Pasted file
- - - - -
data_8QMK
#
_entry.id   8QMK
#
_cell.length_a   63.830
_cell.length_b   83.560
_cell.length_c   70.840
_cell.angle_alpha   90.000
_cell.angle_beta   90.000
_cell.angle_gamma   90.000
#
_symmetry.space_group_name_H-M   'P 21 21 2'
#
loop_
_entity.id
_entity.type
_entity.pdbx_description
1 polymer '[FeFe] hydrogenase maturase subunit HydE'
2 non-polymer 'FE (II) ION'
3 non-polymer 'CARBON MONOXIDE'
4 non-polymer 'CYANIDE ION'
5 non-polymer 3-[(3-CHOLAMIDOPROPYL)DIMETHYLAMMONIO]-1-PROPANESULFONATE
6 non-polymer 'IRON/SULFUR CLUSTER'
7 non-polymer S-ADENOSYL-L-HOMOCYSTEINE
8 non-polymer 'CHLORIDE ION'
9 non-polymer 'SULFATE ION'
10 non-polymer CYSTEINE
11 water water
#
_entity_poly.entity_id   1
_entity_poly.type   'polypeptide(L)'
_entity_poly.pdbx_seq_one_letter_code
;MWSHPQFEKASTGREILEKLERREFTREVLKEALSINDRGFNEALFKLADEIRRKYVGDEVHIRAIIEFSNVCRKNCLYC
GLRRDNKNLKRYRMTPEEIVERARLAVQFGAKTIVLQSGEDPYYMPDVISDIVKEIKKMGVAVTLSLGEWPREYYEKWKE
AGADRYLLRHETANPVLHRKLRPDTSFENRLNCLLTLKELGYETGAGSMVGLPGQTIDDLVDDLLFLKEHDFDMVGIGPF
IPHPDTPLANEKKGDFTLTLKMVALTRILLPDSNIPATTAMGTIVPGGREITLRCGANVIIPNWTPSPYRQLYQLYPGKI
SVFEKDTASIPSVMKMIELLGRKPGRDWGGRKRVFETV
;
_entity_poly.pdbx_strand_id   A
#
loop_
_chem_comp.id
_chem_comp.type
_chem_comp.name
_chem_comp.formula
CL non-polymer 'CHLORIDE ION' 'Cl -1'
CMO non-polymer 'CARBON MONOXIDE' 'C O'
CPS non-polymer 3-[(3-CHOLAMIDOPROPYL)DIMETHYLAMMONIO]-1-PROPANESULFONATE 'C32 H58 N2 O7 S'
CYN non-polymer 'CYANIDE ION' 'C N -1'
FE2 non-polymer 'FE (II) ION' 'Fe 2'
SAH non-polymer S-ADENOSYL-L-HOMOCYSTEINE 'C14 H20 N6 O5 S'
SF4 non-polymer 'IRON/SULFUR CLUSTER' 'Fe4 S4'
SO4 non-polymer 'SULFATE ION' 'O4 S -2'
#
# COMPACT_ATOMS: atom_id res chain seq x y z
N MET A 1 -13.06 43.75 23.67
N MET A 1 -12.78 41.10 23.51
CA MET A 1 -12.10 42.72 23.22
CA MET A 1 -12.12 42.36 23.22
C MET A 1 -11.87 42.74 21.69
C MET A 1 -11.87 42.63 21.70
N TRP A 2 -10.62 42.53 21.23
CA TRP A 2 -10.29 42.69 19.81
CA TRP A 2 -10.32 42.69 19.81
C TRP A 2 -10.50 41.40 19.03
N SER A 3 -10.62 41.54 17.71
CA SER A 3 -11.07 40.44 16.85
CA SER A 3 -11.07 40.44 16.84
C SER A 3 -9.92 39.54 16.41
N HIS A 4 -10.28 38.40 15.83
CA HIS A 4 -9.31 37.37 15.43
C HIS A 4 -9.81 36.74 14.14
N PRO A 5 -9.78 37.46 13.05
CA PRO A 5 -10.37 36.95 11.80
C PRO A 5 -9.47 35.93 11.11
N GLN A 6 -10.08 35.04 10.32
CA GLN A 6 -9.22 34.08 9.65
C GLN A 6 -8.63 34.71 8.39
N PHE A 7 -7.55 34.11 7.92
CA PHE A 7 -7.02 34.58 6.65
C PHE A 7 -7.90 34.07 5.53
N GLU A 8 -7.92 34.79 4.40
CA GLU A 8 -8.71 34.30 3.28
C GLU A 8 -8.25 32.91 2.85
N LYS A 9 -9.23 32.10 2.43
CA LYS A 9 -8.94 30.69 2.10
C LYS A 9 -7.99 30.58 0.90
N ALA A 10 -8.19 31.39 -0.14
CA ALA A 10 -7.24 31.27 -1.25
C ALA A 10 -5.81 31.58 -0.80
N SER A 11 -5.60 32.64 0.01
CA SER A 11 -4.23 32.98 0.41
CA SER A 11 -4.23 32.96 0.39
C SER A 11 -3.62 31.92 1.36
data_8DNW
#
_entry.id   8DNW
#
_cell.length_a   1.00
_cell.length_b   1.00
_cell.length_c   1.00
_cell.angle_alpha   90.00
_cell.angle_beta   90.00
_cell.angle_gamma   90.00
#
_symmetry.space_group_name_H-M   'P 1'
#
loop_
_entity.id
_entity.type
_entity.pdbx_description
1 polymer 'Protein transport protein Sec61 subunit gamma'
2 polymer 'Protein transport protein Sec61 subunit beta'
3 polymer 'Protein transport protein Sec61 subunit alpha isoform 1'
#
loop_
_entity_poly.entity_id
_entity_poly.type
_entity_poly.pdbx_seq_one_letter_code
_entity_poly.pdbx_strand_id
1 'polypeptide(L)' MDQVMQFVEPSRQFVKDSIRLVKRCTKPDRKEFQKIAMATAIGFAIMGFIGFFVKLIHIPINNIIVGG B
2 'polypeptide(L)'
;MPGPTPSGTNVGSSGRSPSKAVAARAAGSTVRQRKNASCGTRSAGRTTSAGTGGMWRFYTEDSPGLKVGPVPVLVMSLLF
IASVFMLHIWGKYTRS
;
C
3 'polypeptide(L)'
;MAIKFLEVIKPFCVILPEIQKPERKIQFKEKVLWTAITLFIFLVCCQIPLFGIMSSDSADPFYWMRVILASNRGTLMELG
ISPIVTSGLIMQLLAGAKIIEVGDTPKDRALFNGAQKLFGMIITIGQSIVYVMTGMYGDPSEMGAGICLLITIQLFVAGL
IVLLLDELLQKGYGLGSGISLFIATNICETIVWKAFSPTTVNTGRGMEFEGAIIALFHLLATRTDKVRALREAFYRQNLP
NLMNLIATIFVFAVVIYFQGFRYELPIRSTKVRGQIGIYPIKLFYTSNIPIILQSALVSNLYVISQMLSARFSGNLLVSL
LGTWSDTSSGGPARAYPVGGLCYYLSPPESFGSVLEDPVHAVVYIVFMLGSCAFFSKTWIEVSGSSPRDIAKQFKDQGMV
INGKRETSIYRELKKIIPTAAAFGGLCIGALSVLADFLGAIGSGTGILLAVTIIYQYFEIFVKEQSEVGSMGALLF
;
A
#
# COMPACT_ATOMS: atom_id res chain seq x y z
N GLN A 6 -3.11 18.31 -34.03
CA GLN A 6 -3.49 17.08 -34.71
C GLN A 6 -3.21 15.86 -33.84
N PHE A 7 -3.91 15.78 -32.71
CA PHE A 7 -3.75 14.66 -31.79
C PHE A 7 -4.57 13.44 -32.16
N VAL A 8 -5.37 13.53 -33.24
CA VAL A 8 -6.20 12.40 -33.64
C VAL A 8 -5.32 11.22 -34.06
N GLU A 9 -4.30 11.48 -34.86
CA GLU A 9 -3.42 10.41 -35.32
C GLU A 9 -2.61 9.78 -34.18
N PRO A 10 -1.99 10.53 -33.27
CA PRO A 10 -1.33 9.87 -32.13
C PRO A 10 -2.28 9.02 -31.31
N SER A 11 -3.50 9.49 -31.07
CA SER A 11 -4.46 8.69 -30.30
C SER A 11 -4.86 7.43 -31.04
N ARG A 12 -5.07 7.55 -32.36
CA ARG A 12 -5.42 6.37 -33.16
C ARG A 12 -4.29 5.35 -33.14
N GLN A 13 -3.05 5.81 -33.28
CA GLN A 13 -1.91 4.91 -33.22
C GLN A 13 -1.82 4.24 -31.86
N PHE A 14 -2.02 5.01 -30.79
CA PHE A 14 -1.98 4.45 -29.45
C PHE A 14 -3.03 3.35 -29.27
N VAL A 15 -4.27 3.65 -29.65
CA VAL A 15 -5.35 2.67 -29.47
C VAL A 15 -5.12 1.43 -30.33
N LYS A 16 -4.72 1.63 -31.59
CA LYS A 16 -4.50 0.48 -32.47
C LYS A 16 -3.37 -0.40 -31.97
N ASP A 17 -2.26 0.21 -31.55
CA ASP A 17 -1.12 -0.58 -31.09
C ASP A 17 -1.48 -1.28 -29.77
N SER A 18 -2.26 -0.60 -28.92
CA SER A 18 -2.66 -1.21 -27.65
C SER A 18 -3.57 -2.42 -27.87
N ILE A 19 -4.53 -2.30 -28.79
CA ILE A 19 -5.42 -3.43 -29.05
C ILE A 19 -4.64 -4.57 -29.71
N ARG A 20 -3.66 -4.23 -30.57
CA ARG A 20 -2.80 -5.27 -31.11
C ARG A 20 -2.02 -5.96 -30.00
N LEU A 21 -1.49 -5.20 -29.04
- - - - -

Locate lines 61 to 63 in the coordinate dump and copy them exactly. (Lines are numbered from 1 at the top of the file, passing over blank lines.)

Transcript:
C MET A 1 -11.87 42.63 21.70
N TRP A 2 -10.62 42.53 21.23
CA TRP A 2 -10.29 42.69 19.81